Food Trucks continue to appear on city street corners and regional fairs and food shows, attracting consumers who have come to admire and enjoy their individuality and originality. Symrise decided to take a close look at some of the most successful and novel food trucks in the company’s ongoing exploration of the latest food and beverage industry trends.
Emmanuel Laroche, Vice President, Marketing & Consumer Insights, Symrise North America, sat down for an interview with Natasha Case, co-founder of Coolhaus™ Architecturally-Inspired Gourmet Ice Cream.
Symrise: What made you choose the Los Angeles, New York and Dallas locations for trucks?
Natasha: The cost of the entry fees were most economical in these areas and they provided access to different neighborhoods and events. The people are very cool in these places and they are also great areas for partnerships. Besides they went hand-in-hand with social media which had really taken off at the time we launched. There were just no gourmet dessert mobile trucks in L.A. at the time that we launched. We were really the first to market our kinds of products there.
S: Do you test the flavors where your trucks are before distributing them?
N: Yes, trucks are amazing for that reason. Trucks can tell you a lot – what’s popular and not popular; what consumers like and don’t like.
S: Are you planning to place more trucks in other regions to test different concepts in different parts of the country?
N: I don’t think that you need trucks everywhere since the more trucks you have, the more time you need to manage them, and different locations won’t necessarily give you more useful information. We can always take a truck from a location and bring it to another – like our NY truck can easily go to Pennsylvania or Boston without needing to add more trucks. Our focus is now on the distribution end of the business.
S: How do you see food trucks and food carts and stands impacting other segments – such as beverage?
N: The food truck needs to be folded into a larger marketing strategy. It’s ideal that your truck is tied to a marketing plan, a product launch, or a restaurant opening. You can get in trouble if you try to run a few trucks with no strategy.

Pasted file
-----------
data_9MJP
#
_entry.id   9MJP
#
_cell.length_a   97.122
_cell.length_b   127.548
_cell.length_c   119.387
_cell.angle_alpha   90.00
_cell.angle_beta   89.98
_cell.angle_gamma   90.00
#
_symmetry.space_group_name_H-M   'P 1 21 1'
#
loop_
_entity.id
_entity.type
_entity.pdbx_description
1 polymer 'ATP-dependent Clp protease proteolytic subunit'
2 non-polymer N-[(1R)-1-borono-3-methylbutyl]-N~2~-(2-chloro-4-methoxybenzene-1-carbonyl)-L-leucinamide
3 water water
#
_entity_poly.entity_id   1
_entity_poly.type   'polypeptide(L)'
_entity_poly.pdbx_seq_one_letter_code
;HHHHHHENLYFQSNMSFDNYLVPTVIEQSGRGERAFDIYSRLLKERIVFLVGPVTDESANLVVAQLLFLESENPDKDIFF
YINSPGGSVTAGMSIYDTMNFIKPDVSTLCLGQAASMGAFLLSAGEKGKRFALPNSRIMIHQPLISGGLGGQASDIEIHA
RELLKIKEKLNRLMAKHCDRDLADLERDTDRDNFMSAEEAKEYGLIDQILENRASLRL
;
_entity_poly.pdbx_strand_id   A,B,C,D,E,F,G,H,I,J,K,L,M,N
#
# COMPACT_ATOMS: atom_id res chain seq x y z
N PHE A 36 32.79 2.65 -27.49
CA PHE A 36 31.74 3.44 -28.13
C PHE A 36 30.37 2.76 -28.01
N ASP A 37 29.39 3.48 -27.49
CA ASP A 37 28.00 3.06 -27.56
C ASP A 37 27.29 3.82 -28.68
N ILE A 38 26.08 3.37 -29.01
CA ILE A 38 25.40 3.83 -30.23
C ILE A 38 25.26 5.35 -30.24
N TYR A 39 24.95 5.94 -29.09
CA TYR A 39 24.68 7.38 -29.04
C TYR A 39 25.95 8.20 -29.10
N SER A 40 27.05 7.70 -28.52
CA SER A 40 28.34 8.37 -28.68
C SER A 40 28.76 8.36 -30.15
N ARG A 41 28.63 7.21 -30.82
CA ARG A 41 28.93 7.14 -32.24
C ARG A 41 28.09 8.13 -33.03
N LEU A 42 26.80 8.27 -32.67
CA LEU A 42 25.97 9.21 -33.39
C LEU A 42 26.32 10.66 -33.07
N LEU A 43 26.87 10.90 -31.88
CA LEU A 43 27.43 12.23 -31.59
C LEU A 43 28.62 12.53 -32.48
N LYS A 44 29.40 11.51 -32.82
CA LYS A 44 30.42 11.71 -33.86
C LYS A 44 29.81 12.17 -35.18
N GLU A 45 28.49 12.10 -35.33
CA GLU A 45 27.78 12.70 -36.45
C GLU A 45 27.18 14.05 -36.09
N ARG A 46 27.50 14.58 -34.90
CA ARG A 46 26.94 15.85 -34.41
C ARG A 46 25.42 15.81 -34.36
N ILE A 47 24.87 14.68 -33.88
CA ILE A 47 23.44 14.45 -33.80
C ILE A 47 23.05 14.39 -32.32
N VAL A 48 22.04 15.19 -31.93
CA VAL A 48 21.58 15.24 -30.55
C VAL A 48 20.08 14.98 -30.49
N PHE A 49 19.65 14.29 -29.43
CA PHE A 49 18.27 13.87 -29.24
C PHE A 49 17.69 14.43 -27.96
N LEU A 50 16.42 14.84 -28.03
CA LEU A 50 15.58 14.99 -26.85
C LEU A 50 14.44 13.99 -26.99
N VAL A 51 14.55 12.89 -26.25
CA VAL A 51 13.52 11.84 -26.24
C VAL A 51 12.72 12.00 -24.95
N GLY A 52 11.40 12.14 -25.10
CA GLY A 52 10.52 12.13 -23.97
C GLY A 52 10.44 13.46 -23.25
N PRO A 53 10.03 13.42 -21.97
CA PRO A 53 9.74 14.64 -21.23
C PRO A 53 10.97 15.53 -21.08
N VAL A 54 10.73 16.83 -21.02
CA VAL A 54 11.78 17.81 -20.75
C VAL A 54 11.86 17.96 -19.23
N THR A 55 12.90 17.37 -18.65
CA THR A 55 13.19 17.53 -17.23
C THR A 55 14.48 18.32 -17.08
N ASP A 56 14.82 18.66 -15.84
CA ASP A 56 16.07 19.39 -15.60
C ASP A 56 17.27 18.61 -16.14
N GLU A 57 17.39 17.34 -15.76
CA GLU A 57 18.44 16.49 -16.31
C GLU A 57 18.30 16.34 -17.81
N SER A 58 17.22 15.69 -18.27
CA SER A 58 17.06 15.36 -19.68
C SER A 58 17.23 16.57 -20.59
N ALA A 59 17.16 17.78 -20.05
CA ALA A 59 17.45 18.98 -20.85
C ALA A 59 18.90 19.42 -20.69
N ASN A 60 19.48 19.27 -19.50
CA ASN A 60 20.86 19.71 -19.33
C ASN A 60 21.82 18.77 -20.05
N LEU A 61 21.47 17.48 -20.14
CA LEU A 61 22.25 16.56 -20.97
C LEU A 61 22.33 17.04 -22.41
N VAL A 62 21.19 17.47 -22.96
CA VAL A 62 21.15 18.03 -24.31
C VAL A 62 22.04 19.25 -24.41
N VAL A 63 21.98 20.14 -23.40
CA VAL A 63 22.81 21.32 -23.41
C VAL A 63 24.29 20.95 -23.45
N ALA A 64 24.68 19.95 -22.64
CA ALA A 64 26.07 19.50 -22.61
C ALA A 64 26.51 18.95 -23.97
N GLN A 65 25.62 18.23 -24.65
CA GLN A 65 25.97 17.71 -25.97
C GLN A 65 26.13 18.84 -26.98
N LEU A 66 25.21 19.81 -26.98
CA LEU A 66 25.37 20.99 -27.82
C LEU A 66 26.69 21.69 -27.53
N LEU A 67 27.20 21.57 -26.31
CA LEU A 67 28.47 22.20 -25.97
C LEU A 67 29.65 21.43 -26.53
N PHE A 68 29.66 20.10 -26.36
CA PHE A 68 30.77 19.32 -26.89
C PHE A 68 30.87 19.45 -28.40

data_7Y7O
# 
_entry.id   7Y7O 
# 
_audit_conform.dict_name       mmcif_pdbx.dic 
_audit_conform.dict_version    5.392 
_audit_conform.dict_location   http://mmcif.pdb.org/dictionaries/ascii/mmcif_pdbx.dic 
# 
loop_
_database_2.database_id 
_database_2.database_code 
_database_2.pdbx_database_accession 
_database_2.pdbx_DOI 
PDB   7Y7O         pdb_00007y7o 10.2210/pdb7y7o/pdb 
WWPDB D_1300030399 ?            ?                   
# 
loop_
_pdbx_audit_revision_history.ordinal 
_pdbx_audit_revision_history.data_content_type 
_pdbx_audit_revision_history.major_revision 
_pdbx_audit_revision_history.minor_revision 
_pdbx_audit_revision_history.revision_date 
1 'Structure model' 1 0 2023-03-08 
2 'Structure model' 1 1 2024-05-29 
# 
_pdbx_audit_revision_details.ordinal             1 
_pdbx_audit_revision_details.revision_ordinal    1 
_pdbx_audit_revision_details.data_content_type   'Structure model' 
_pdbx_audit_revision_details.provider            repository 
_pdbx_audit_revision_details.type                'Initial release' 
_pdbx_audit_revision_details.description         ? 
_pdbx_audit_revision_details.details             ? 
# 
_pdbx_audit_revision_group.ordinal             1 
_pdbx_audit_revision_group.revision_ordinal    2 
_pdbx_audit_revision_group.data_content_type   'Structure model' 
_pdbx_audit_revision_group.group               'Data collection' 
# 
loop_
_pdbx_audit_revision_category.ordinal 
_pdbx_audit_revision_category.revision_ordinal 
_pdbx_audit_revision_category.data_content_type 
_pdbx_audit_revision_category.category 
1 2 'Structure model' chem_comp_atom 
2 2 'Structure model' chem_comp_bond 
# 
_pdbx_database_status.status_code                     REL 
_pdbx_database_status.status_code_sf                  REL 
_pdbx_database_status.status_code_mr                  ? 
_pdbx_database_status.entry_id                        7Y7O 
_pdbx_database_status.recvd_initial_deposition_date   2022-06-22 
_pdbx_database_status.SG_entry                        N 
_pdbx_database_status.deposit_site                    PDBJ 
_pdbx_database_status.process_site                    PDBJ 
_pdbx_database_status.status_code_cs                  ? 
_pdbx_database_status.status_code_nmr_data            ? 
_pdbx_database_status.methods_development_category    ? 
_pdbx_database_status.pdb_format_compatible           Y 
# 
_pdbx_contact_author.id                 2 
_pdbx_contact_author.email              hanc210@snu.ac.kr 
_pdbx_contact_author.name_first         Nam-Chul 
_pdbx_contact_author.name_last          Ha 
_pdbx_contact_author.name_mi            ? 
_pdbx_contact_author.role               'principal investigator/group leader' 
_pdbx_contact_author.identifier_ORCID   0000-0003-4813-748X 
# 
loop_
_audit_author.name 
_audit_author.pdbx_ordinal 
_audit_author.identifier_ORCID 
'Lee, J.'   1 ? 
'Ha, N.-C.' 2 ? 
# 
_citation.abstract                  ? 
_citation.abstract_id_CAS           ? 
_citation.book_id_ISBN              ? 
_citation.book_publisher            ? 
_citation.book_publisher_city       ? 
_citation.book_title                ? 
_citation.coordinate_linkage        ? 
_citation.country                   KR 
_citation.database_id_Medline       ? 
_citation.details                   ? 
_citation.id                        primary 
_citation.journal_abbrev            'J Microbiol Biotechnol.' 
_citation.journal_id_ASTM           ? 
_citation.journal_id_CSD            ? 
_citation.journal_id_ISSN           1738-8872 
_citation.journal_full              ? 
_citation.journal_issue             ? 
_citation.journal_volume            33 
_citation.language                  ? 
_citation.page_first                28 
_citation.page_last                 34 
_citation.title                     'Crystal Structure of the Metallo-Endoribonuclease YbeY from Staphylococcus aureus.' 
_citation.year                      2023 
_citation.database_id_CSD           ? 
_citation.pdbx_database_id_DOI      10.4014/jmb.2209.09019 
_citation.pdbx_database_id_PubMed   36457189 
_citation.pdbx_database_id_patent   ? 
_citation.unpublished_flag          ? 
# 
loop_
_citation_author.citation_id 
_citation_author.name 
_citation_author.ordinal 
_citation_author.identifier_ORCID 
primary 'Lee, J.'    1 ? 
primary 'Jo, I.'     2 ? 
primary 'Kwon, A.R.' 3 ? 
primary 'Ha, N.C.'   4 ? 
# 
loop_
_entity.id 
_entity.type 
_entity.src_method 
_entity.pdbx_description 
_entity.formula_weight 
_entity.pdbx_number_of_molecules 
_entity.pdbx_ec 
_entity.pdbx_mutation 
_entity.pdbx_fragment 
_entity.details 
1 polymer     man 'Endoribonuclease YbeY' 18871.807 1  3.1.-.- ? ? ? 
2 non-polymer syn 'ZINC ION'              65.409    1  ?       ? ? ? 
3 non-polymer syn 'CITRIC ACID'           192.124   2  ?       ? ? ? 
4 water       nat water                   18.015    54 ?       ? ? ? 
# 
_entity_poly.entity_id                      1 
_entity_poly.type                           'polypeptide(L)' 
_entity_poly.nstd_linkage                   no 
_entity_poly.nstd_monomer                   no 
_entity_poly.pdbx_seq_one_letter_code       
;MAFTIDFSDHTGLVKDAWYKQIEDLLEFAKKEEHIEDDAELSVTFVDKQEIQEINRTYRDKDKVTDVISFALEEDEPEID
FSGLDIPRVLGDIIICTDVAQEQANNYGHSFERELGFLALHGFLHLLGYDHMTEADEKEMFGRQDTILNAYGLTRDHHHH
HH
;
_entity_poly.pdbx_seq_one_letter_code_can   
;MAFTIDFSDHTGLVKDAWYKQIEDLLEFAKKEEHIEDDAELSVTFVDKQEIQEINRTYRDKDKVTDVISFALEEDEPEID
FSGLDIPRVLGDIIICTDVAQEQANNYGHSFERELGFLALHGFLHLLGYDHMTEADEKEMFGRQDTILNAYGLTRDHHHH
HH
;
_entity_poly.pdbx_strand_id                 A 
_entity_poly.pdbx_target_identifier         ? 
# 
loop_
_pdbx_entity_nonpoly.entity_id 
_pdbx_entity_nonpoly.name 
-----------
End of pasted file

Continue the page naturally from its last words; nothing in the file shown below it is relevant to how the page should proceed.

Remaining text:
S: Can you comment on the many articles that are written about food trucks being a great source of inspiration, even for the well established in the food and beverage industry.
N: Well, the food truck roll-out is fast and nimble, making it easy to spot trends. Furthermore, sustainability is no challenge for a food truck so it has some real advantages without that concern.
S: Do you think that the food truck phenomenon will continue to grow in the US? Or do you see something else on the horizon?
N: Food trucks are here to stay as long as they employ the strategy I mentioned previously. Look, you see restaurants such as Taco Bell expanding with food truck business. Others are embracing the food truck as well.
S: What do you believe to be the next food truck creation?
N: I think reinventing existing food truck creations with new and better ingredients is the biggest and most interesting next step for food truck owners.
S: Besides your own, what are your favorite food truck, stand or cart concepts?
N: I really like Kimoto, and Border Grill has a great truck – they are my favorites. There’s also Tapas di Riso (?) in Menlo Park and Kriza is excellent.
S: What’s the latest concept that you are working on?
N: We are going to do breakfast-inspired ice cream sandwiches - our take on waffles and more savory-type breakfast foods.
S: Thank you so much for your time. We very much appreciate your story and the knowledge we have gained from your sharing your experience with Symrise.
Stay tuned for more interviews, insigts and trends as a part of our Street Food Interview Series!
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